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Poor little rich kid (Φτωχοπλουσιόπαιδο)

Posted Aug 14 2013 12:00am
Over lunch toay, my husband told me what sounded like a served-him-right story, something he saw take place at the airport three days ago, while he was waiting for a fare. But in light of yesterday's tragedy , it simply reminded me that no one is above the law, even in what once seemed to be a lawless state like Greece, which is now starting to look more like a monster.

The driver of the latest model BMW parked his car in a disabled persons' parking space and took out his mobile phone. He did not exit the car, he simply stayed there talking on the phone. A security guard approached him and asked him to remove his car from the parking space.

"Hey, I'm still in the car, mate," was his answer (or thereabouts, because I am translating).

The security guard was taken aback by the driver's arrogance, so he referred the matter to the police patrolling the airport area. An officer then approached the driver and asked him to remove his car from the parking space.

"What's your problem?" was the bright spark's answer. When he was told that he was parked illegally, the driver did a reckless U-turn and skidded the wheels for effect, revving the engine as he drove away to park on the other side of the airport, aay from the arrivals/departure area.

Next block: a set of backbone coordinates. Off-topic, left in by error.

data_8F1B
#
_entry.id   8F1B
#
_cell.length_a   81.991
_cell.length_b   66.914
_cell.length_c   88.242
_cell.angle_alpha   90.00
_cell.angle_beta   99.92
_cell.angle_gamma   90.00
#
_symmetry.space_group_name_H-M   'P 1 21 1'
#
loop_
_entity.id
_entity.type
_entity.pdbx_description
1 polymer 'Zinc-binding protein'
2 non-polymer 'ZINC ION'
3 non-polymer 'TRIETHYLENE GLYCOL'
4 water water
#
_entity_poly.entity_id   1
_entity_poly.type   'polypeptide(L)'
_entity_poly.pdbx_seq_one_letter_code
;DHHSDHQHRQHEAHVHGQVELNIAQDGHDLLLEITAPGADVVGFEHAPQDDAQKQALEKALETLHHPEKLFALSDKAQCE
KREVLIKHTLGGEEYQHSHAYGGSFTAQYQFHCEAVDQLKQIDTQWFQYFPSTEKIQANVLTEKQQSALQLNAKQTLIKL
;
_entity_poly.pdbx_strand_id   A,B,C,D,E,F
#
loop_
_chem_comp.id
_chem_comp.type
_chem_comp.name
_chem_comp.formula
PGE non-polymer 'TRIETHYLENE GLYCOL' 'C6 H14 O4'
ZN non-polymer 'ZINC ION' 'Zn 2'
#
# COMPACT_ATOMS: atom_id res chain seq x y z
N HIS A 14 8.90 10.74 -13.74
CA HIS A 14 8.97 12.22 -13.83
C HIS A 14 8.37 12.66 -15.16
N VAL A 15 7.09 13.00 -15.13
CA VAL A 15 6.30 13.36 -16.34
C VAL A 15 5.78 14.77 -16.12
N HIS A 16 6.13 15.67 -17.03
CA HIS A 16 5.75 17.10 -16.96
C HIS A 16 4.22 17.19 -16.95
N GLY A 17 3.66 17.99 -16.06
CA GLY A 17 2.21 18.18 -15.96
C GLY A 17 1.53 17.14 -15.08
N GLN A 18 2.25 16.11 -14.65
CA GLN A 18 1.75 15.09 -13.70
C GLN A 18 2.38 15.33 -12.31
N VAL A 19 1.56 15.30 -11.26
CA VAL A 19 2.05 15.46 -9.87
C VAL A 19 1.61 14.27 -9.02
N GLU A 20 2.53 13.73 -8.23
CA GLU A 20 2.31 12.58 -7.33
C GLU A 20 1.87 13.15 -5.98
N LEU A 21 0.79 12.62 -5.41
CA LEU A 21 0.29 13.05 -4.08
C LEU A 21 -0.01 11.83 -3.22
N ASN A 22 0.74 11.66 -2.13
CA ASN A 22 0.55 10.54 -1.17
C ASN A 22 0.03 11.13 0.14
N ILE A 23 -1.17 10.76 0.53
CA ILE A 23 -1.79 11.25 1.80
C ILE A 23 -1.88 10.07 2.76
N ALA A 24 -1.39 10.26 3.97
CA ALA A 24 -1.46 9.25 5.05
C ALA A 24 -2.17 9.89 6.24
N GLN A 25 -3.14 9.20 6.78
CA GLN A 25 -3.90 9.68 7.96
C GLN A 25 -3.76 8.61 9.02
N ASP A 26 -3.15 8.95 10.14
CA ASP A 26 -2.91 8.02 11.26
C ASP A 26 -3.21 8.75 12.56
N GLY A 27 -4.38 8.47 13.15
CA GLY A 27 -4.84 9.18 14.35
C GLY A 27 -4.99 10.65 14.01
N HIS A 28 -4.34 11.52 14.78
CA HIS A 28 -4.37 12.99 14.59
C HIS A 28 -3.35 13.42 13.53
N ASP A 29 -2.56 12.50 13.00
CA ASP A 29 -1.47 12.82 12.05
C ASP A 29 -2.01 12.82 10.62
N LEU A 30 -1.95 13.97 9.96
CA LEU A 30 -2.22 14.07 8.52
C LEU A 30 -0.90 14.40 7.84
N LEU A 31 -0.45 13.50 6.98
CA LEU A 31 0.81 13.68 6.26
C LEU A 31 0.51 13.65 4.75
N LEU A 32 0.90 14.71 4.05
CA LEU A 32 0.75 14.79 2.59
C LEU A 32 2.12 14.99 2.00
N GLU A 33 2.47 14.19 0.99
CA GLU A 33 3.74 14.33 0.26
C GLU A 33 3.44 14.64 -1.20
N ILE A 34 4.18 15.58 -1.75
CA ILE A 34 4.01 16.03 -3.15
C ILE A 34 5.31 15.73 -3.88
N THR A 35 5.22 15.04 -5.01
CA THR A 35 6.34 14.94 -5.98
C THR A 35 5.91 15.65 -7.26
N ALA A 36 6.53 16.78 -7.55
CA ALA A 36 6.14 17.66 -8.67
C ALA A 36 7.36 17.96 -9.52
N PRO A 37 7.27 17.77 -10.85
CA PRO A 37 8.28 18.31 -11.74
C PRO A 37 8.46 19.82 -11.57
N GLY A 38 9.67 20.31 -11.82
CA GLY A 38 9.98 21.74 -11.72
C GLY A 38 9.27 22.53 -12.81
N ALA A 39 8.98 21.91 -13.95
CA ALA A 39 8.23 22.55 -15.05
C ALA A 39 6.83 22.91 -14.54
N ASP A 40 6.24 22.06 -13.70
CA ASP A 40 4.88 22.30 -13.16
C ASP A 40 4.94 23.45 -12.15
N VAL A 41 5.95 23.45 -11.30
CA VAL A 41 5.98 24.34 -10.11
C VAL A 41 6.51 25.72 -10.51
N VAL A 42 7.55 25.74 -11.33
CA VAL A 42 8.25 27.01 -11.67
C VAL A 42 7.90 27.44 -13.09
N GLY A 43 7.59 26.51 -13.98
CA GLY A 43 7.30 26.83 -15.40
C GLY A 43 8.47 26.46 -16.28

By now, it was obvious that something was ready to give. The police officer could have left the case where it was - after all, the prat had done as he was told, albeit begrudgingly - but there is little doubt that he would also have felt offended by the smart arse's behaviour. So he called his superior and described the case to him, asking him what his next move should be. He was told to arrest the driver.

The last thing my husband remembers is seeing a runty ugly looking young man ("he reminded me of a drug addict") being hoisted out of the car by three burly policemen. It was at this point that he recognised him: the driver of the BMW was the son of one of the town's biggest hotels.

Stories like this serve to remind us that the real crisis in Greece is an identity crisis - the economic crisis simply bought it to the fore.

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